Honey bees are one of the most important species in the world and life without them would be practically impossible. You may have heard that a world without bees means a world without fruit, vegetables, grains, seeds and nuts. It’s true, Albert Einstein once said that “if the bee disappeared off the surface of the globe, man would have only four years to live”.
In recent years, there has been a major problem with dwindling bee populations worldwide. In the UK, the population of bees dropped 17 percent and in the US almost 30 percent.
Did you know that there is a connection between dying bees and excessive mobile phone use?
Honeybees and Colony Collapse Disorder
Apiculture (the technical term for beekeeping) is a well developed industry in India, which is why the majority of research on the impact of mobile radiation on honey bees is provided by this country. The potential phenomenon of extinct bee populations worldwide is known as the Colony Collapse Disorder (CCD). It could be caused by a number of reasons, e.g. climate change and pesticides, as well as the radiation emitted by mobile phones, WiFi routers and cell phone masts. Radiofrequency radiation occurs everywhere.
In their report on bee populations in India, scientists Ved Prakash Sharma and Neelima Kumar noticed that an increase in the usage of electronic devices had led to electropollution of the environment. “Honeybee behaviour and biology had been affected by electrosmog since these insects have magnetite in their bodies which helps them in navigation”, they said.
In 2010, in India, there was a scientific experiment provided by Sahib Sainudeen who was extremely interested in the theories surrounding Colony Collapse Disorder. He noticed that there were fewer insects, although there was no visible reason for this decrease (no infection or toxic substances) so he decided to carry out specific research to investigate this further.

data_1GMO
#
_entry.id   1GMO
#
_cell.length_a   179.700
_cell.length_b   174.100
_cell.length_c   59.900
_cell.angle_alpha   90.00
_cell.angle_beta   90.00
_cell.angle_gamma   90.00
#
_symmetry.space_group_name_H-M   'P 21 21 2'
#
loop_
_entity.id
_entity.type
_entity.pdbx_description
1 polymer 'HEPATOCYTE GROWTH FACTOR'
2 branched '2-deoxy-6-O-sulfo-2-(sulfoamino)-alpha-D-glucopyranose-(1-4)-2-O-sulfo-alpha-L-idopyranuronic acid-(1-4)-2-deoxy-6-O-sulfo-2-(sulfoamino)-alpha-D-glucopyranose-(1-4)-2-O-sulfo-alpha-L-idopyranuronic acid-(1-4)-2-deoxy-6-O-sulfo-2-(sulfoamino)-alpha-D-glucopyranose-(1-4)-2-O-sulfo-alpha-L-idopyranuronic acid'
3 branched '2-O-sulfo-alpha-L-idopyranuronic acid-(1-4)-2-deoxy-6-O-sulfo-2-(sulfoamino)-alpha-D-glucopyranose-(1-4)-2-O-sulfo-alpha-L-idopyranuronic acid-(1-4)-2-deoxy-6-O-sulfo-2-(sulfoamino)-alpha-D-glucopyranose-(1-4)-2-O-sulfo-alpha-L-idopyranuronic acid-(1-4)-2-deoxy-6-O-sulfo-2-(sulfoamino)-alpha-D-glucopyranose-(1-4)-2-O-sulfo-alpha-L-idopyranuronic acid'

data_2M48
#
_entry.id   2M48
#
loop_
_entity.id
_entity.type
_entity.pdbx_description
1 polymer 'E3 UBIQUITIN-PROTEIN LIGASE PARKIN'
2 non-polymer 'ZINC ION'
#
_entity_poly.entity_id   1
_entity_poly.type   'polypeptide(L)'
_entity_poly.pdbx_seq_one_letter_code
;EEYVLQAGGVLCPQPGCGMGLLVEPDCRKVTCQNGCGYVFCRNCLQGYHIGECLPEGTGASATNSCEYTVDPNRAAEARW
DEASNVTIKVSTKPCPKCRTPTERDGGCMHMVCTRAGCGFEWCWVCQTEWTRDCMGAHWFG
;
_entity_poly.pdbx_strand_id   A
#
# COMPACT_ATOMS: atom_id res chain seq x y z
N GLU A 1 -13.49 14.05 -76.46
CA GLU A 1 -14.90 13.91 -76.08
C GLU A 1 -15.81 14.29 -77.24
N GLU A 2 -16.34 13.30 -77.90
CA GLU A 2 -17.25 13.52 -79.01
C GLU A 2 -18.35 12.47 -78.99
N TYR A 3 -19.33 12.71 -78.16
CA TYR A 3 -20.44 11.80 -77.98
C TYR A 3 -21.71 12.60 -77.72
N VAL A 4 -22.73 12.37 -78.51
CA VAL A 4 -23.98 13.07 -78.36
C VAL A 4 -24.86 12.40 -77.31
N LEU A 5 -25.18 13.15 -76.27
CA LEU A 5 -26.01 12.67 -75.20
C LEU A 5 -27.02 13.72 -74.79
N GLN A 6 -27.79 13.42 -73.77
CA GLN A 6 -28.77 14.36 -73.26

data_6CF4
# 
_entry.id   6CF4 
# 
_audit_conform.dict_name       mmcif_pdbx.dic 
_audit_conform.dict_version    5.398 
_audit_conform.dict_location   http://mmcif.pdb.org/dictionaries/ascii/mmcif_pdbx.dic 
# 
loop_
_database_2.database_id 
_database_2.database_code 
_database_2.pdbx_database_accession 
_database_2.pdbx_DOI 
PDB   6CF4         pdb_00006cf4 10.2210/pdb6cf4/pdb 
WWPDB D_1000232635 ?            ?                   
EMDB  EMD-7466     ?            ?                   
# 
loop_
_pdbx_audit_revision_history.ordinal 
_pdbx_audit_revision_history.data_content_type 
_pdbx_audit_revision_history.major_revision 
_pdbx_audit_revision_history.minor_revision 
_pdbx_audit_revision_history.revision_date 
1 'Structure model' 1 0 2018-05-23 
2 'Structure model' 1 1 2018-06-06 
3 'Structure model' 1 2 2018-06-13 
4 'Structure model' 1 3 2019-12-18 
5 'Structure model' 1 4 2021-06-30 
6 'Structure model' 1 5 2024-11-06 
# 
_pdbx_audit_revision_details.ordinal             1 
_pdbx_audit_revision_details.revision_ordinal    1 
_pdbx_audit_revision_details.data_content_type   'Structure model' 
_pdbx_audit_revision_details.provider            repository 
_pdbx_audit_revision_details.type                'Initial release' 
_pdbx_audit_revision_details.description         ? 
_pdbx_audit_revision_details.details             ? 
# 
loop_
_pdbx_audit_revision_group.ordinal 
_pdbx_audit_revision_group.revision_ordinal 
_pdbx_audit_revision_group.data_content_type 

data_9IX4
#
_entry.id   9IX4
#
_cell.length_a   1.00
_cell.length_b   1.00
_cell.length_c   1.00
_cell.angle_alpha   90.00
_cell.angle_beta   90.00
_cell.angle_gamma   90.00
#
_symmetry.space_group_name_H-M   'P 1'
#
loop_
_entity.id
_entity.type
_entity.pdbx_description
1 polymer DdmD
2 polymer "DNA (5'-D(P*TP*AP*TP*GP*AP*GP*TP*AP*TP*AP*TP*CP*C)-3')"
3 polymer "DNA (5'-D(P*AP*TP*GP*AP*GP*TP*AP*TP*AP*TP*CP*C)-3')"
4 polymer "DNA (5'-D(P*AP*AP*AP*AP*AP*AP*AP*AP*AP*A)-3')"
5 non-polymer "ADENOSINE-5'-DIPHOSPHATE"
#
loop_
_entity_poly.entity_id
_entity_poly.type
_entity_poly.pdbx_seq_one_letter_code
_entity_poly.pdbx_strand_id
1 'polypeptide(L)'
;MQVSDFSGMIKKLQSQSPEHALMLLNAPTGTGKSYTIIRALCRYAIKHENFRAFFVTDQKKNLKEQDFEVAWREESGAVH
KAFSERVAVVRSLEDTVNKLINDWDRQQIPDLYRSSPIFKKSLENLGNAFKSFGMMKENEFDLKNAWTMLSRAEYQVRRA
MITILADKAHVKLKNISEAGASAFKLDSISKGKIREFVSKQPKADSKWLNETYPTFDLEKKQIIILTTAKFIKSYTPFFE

Scientific experiments with hives
Six colonies of honeybees were selected and half of them served as the control group. The test colonies were provided with working mobile phones (a frequency of 900 MHz for 10 minutes each day, for ten days) and the others without mobile phones. Flight activity and returning ability of honey bees were measured before exposure, during exposure and after exposure. The study showed that after ten days the worker bees never returned to the hives with the working mobile phones. The behaviour of the other bees remained unchanged. The mobile phone radiation was actually frying the navigational skills of the honey bees and preventing them from returning back to their hives.
In a different study at Panjab University in northern India, researchers also put mobile phones into a hive but powered them up only for two fifteen-minute periods each day. It lasted three months and they observed that eventually the bees stopped producing honey and the size of the hive reduced dramatically. There were no other sources of danger for honey bees than controlled exposure to radiation. Andrew Goldsworthy, a biologist from the UK’s Imperial College, said it may be caused by a pigment called cryptochrome which is used by bees for navigation. When it is interfered with by the influence of radiation, the bees could not find their way to the hive.
These studies are part of the evidence that mobile radiation has an impact on the environment. When electrosmog influences the biology of bees, which are so essential for the development of fruit and vegetables, it should be a concern worldwide, just as it already is in India.
When we heard about the connection between bees and mobile radiation for the first time, we couldn’t believe it! After reading so many studies and learning a lot of new information, we now know that never before have honey bees disappeared at such a high rate globally. We need to save our bees! They are very important for us and our environment.
Is there anything you’d like to add, have we missed anything? If you’re interested in sharing your experiences with us or writing a guest post for us, send us an email via email@example.com!
Please feel free to get in touch via social media (send us some photos or videos too), you can find us on Facebook, Twitter and Instagram, let’s connect! To learn more about Mudita, take a look at out our website and our other posts.
If you enjoyed reading this article, please share and recommend it!